Announcement

Collapse
No announcement yet.

Bad Engine Work

Collapse
X
  • Filter
  • Time
  • Show
Clear All
new posts

    #31
    Million dollar question here: What does the written warranty on the work performed state?
    Mocoondo
    2002 Bayliner 195 Capri
    Mercruiser 5.0L V8 / Alpha I Gen II
    MMSI: 338091755

    Comment


      #32
      Do you think that a rubber impeller would fill an engine with sand without damage?

      Comment


        #33
        Without a doubt it could. Not saying it did but it is something to check. I had a friend lose two Chevy block engines. He power loaded it. When he drained it to winterize he didn't probe the holes and the lower part of the block was full of sand. Both engines froze and broke that winter.
        I got my OMC driven 2755 stuck in sand. I horsed it out for a long time. It was in sand and mud the entire time and the impeller showed no damage at all.
        Overheating is not a common thing with an OMC.
        Every normal problem have been discussed here so you are going to have to look at the unusual. Just remove the drain plugs on the side of the block. See if sand comes out. Probe with a wire to be sure. Simple to do and that will eliminate that as a cause. Of course you need to get the engine running for it to matter but the problem may be on something bolted on and you could do the same thing to another engine.
        I doubt anything the engine rebuilder did is causing this. He maybe should have caught it upon assembly but maybe not. You have to accept responsibility for running the engine when it was running hot. You should have shut it down immediately. You didn't. Accept that and don't blame the mechanic for that. Don't mean to be harsh but that is the facts.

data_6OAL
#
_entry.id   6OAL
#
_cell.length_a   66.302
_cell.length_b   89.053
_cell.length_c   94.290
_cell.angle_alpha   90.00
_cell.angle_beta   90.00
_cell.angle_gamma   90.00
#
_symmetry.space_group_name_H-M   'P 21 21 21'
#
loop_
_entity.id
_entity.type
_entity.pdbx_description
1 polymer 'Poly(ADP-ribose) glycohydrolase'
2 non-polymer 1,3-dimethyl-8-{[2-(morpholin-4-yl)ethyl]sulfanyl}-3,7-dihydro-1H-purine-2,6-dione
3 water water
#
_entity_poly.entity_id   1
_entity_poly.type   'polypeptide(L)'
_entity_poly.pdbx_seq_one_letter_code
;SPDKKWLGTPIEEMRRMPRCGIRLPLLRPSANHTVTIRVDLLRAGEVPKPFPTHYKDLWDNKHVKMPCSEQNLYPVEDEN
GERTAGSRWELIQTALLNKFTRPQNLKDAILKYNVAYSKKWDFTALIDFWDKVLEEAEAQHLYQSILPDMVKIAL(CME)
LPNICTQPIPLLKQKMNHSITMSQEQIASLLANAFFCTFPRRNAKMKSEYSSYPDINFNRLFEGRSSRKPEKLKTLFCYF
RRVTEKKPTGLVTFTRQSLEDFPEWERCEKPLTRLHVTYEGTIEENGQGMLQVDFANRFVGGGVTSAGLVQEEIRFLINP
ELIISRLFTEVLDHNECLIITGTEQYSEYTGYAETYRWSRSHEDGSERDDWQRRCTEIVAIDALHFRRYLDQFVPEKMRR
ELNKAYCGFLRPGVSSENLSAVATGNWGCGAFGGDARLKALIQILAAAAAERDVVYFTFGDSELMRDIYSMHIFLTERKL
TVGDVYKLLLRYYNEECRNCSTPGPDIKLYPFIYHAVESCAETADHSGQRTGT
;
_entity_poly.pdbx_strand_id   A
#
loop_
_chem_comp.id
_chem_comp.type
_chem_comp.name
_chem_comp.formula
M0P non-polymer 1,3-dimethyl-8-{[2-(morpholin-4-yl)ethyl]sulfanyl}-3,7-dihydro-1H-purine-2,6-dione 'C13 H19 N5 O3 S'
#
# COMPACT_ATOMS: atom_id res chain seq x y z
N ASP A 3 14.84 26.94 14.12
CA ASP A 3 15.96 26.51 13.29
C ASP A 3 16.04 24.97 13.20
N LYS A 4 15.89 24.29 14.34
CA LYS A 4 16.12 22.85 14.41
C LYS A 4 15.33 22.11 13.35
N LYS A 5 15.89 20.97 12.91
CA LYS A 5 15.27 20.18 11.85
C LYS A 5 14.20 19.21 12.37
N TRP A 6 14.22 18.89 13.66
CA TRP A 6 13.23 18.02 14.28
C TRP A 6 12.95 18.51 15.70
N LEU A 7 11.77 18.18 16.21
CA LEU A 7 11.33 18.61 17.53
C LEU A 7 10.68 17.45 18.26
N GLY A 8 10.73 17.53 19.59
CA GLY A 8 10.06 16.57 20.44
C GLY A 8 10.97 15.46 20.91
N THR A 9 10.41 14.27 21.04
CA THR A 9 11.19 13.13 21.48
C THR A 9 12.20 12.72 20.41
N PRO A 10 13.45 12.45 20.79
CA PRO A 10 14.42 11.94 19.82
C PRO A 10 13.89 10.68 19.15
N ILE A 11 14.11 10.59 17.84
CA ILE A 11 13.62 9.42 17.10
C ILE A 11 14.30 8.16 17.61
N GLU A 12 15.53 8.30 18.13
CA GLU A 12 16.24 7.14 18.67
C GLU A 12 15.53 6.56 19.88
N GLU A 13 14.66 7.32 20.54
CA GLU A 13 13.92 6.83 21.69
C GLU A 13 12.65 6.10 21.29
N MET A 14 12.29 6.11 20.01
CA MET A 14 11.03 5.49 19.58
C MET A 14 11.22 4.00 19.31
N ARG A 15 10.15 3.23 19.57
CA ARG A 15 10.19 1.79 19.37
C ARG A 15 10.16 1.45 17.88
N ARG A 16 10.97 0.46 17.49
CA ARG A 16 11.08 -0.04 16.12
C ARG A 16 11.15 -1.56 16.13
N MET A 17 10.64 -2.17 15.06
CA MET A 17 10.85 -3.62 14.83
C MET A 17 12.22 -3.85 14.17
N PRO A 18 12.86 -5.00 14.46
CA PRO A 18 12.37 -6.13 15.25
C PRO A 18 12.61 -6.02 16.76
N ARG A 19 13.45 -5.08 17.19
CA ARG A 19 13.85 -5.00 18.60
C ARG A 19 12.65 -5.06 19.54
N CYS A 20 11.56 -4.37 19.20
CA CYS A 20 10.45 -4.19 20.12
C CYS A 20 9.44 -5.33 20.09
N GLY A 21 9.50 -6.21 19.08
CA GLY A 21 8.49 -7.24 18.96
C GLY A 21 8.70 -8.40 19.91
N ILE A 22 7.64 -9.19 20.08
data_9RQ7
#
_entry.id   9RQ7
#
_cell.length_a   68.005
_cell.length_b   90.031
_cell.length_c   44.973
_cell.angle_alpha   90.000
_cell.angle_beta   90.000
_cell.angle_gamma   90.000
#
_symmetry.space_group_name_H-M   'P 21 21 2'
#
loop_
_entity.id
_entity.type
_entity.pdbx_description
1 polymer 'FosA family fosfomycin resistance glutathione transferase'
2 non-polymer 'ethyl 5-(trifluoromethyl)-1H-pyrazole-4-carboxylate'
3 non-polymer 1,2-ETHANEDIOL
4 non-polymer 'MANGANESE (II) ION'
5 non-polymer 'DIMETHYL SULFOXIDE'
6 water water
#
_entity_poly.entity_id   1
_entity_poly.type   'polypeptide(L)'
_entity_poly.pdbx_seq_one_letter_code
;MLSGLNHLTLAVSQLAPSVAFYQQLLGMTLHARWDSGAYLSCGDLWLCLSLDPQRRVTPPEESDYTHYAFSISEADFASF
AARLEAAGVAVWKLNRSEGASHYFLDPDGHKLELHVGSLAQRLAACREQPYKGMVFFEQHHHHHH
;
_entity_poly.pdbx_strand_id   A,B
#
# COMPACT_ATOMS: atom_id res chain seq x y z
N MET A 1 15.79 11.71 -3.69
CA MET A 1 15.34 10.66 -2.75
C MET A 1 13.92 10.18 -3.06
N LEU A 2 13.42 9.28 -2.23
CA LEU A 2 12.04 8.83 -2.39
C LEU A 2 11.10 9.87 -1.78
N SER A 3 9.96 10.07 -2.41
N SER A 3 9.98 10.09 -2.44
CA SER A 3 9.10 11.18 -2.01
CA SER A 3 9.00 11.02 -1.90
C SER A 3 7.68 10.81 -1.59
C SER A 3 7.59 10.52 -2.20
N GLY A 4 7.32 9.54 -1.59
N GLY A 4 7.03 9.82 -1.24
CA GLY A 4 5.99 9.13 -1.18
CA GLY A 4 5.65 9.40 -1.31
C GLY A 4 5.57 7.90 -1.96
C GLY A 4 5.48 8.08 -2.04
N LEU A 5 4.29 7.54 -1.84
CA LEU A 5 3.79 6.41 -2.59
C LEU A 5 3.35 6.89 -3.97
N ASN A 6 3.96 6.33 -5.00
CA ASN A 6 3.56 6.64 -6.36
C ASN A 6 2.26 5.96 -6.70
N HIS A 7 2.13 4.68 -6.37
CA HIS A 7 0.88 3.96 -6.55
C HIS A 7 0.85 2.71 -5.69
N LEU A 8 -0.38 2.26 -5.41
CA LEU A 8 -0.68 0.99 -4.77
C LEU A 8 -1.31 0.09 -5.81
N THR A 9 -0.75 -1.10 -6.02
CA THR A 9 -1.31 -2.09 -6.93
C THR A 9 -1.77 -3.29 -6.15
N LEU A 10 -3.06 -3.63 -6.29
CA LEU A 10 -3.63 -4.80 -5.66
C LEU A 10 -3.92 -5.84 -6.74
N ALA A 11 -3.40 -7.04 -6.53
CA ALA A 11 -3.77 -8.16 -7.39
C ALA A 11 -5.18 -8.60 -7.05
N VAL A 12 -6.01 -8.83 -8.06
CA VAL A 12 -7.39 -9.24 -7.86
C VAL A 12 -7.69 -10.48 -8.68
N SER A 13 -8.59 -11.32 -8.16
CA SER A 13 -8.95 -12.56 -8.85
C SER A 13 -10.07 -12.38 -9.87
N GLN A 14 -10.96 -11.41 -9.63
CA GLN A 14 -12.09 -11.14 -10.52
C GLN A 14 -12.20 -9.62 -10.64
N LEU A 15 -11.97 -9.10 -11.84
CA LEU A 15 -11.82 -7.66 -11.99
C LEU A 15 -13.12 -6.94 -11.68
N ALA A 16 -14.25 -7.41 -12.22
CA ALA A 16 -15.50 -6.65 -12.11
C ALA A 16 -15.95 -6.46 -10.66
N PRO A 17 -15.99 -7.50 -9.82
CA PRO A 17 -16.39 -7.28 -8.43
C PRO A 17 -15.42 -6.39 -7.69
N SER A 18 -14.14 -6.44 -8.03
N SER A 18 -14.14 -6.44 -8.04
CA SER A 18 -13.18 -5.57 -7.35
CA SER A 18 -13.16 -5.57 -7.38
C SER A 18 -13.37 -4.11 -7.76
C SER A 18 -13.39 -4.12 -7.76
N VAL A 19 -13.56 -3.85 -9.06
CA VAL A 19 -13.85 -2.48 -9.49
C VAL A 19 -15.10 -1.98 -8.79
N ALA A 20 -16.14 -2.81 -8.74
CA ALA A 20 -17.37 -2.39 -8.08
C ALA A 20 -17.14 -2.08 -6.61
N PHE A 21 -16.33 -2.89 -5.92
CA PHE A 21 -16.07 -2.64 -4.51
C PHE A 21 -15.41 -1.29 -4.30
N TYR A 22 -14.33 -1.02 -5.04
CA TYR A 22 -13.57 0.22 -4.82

If there happens to be sand in the block and you have insurance you may be able to file a claim. My friend's insurance company paid for two new engines.
        Now try to get it turned over and lets see how serious the problem is.
        Doug
        Started boating 1955
        Number of boats owned 32
        Bayliners
        2655
        2755
        2850
        3870 presently owned
        Favorite boat. Toss up. 46' Chris Craft, 3870 Bayliner

        Comment


          #34
          Thanks for your input, I appreciate it.

          Comment


            #35
            Please keep us updated. We do care.
            Doug
            Started boating 1955
            Number of boats owned 32
            Bayliners
            2655
            2755
            2850
            3870 presently owned
            Favorite boat. Toss up. 46' Chris Craft, 3870 Bayliner

            Comment


              #36
              Not sure if you answered this already but before you pulled the motor for rebuild was it running hot?
              Doug
              1995 496cu in. 2859 Bravo ll
              The Doghouse
              Prince George BC

              Comment


                #37
                I believe that was answered in the first post.
                Started boating 1955
                Number of boats owned 32
                Bayliners
                2655
                2755
                2850
                3870 presently owned
                Favorite boat. Toss up. 46' Chris Craft, 3870 Bayliner

                Comment


                  #38